There continues to be emerging evidence that targeted exercises (primarily extension-based) that reduce hyperkyphosis provide long-term benefits. The combination of respiratory muscle exercises, aerobic training and back extensor exercises in a study of 14 women produced results of improved respiratory pressures of 12% to 23%, increased exercise tolerance of 13% and reduced thoracic curvature of 5%.

Although manual medicine providers anecdotally report that myofascial, spinal and scapular mobilization techniques combined with exercise can improve postural alignment in patients with hyperkyphosis, there has not been rigorous evaluation in clinical trials that can help guide our clinical approach. The use of self-mobilization lying on a foam roller has been used successfully in a multidimensional exercise program that reduced kyphosis in women (3).

Bracing and taping also provide some benefit in the reduction of hyperkyphosis. In a study that evaluated the effect of wearing a Spinomed spinal orthosis 2 hours/day for 6 months, an 11% decrease in the kyphosis angle, improved standing height, increased extensor strength and decreased postural sway were noted. However, spinal bracing does not provide the benefits of exercise on bone. Other braces such as the spinal weighted kyphosis orthosis has also been shown to improve balance and reduce pain. Therapeutic taping also may be beneficial in reducing kyphosis angle according some recent research (see Related Reviews below).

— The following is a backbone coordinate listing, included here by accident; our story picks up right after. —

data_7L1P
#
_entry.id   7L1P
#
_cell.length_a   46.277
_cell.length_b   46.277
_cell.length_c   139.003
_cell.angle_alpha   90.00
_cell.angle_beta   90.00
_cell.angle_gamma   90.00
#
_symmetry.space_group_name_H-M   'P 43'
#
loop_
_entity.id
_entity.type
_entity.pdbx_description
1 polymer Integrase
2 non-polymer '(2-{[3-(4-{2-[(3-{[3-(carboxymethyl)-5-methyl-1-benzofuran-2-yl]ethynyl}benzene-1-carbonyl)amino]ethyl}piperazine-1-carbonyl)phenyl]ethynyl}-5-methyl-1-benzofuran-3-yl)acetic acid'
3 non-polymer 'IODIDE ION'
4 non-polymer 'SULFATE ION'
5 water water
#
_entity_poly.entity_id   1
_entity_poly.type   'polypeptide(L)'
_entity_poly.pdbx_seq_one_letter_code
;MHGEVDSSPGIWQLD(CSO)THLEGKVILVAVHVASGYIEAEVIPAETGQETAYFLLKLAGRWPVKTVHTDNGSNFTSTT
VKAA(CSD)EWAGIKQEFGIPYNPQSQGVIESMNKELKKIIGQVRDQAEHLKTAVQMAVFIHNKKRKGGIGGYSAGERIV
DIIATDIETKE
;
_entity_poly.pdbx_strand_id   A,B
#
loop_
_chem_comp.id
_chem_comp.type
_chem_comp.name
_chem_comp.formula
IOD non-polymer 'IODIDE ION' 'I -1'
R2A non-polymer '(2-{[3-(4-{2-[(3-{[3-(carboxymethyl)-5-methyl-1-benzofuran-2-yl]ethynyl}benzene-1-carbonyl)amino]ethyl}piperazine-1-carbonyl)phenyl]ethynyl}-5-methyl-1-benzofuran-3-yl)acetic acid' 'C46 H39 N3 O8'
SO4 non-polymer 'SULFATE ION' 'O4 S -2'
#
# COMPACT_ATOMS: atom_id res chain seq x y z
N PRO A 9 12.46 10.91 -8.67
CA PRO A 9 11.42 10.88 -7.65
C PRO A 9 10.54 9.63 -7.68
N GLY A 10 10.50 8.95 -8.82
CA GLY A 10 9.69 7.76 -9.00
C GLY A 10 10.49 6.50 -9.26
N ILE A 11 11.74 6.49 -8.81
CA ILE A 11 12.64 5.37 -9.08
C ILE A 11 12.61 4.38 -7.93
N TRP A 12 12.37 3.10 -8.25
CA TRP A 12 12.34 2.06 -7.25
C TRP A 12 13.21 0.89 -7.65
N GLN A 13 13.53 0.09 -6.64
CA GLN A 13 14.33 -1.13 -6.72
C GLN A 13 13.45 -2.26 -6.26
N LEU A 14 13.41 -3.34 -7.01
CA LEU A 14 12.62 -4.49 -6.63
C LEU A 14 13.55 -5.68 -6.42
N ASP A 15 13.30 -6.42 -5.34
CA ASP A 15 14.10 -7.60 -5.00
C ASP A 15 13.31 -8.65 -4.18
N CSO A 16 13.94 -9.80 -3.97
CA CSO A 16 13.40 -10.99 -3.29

Screening for hyperkyphosis in a clinical setting could help prevent serious associated complications of impaired physical performance, health and quality of life. Evidence suggests that inexpensive conservative interventions may have a beneficial effect. Ongoing research in large, well-controlled randomized clinical trials is needed to develop optimal strategies.

Study Strengths / Weaknesses:

The authors provide strong support for inexpensive and ease of use methods for measuring hyperkyphosis, therapeutic intervention and addressing this dysfunction amongst aging women and men. The information provided can provide a clinician with a preventive/treatment approach that can be readily incorporated into a clinical setting to improve patient care. Future research should improve protocols and enhanced prevention and treatment approaches.

Additional References:

  1. Lunden KM et al. Interrater and intrarater reliability in the measurement of kyphosis in postmenopausal women with osteoporosis. Spine. 1998; 23: 1978-1985.
  2. Huang MH et al. Hyperkyphotic posture and risk of future osteoporotic fractures: the Rancho Bernardo study. J Bone Miner Res. 2006; 21: 419-423.
  3. Katzman et al. Changes in flexed posture, musculoskeletal impairments, and physical performance after group exercise in community dwelling older women. Arch Phys Med Rehabil. 2007; 88: 192-199.